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Opinion >  Column

Paul Turner: Will the office change when the last baby boomer retires?

An email arrived with this is in the subject line: “NEWS FLASH: Another baby boomer retires!”

It reported that Madonna Luers is calling it a day after 34 years as the Washington Department of Fish and Wildlife’s Eastern Washington public information officer.

“Madonna is taking a hike!” read the headline on an attachment.

She will be missed. Madonna has helped virtually everyone working in Spokane news media over the years. She has assisted some of us many, many times, whether the subject was marmots, moose or downtown sparrows.

She has become something of a Spokane institution.

I’m quite certain her departure will be noted more extensively as her last day at work draws near. But I’d like to return, if I may, to that subject line message.

“Another baby boomer retires.”

What’s it going to be like in Spokane-area workplaces when the last baby boomer has walked out the door?

Quieter? Fewer overheated conversations about ’60s albums or Slinky toys?

Oh, sure. Many will not miss us. After all, we baby boomers have been a tad self-involved and apt to view ourselves as being at the center of American life over the years. Well, decades.

Eventually that gets on people’s nerves.

We weren’t the Greatest Generation, just arguably the most grating.

But if we can put aside any weariness with my aging population cohort, I have a few questions.

What’s it going to be like working in an office without anyone who remembers watching the Beatles on “Ed Sullivan”?

Or what will it be like when not one of your co-workers can answer “Beverly Hillbillies” trivia questions or list Sen. George McGovern’s various running mates?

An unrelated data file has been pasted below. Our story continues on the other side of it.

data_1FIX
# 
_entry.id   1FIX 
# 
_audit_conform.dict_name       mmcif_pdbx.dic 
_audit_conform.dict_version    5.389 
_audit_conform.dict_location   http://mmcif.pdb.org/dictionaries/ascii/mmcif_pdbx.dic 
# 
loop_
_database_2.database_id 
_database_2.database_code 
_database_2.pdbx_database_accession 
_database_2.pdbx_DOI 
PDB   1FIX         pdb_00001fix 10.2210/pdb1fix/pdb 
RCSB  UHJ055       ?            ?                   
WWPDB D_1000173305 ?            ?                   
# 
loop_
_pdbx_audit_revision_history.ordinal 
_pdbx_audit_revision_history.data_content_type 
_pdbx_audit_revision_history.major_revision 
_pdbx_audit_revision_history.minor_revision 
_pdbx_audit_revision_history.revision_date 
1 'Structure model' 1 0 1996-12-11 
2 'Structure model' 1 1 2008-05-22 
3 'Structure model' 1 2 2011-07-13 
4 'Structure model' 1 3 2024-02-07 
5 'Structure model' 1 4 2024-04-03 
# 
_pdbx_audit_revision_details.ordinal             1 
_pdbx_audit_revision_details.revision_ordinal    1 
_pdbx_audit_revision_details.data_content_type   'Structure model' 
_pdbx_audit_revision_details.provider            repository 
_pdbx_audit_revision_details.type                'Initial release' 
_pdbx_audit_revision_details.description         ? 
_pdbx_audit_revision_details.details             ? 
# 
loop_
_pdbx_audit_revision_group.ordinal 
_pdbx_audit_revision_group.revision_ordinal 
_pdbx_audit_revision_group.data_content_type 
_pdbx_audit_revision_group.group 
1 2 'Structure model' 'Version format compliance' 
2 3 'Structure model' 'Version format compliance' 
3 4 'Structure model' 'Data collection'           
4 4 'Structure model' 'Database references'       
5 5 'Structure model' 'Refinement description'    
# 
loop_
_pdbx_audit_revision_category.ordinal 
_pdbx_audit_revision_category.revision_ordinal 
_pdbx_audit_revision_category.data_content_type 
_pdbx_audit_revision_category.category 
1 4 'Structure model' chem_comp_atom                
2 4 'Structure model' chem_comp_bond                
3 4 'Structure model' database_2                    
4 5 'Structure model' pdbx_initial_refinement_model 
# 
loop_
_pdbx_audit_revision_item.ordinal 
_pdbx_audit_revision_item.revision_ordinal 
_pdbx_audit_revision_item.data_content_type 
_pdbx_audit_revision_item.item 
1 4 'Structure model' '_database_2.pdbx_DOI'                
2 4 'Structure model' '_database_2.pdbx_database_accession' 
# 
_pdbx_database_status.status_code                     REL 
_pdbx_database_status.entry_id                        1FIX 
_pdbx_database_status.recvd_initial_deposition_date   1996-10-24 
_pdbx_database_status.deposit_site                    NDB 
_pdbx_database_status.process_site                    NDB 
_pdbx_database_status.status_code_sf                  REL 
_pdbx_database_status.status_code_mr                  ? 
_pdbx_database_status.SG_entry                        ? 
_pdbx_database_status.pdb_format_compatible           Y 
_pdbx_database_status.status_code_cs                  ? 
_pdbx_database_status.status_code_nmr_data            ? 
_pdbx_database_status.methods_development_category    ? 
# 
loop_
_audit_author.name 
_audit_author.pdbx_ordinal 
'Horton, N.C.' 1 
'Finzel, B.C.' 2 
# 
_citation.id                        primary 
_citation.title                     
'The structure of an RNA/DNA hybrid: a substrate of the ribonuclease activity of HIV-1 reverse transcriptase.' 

What will it be like when any and all office baseball conversations are not met by a pointed throat-clearing from the gray-haired guy in the corner who remembers Sandy Koufax?

I could go on. (And believe me, I will.)

But it’s worth noting that baby boomers really aren’t all alike.

For one thing, those born between 1946 and 1964 saw American life from many different angles. I mean, that’s quite an age range.

Vietnam, Watergate, the Cuban Missile Crisis, the space race and the civil rights movement didn’t look the same from every vantage.

The youngest boomers won’t be stumbling out the workplace door for a few more years yet.

Still, it’s only a matter of time before certain key questions are met with silence in Spokane businesses.

“Who were Rob Petrie and Samantha Stephens?”

“Does anyone know if Tiny Tim, Twiggy and Wavy Gravy were real people?”

But I suppose that’s what the infallible internet is for. I mean besides cats, porn and hate groups.

Now not all boomers were obsessed with pop culture fluff. It doesn’t define us. Just as not all our parents were heroes who saved the world. And not all members of younger generations are, well, whatever it is they’re known for. Going to day care? Awful music?

I’m just saying workplaces won’t be the same without (insert the title of a certain song by The Who).

Shocking though it might be to youths in the workforce, some boomers actually know a few things. An old saying comes to mind: “She’s forgotten more than you’ll ever know.”

Now don’t get me wrong. I’m not suggesting boomers are inherently superior to those who came after them.

Some of the technological advances shepherded into ubiquity by the children and grandchildren of baby boomers are, frankly, pretty far out.

And as far as having older men and women in the workplace, there are two schools of thought. Some younger people like having them around. The value of institutional memory and all that.

Others wish workplace codgers would hurry up and head on out to pasture and free up some positions and salary. That’s understandable.

Baby boomers used to be young. Some of us remember waiting for our turn to run things.

It’s hard to be patient when you have all the answers.

Game heats up

Here’s a game you can play at home.

When people start complaining about uncomfortably hot weather in Spokane, what city, state, region or country do you nominate as reliably worse?

A) Houston. B) New Orleans. C) The Midwest. D) Vietnam. E) Mississippi. F) Phoenix. G) El Paso. H) Louisville. I) Inland Empire (California version). J) Memphis. K) Baltimore. L) Georgia. M) Arkansas. N) Disneyland. O) Other.

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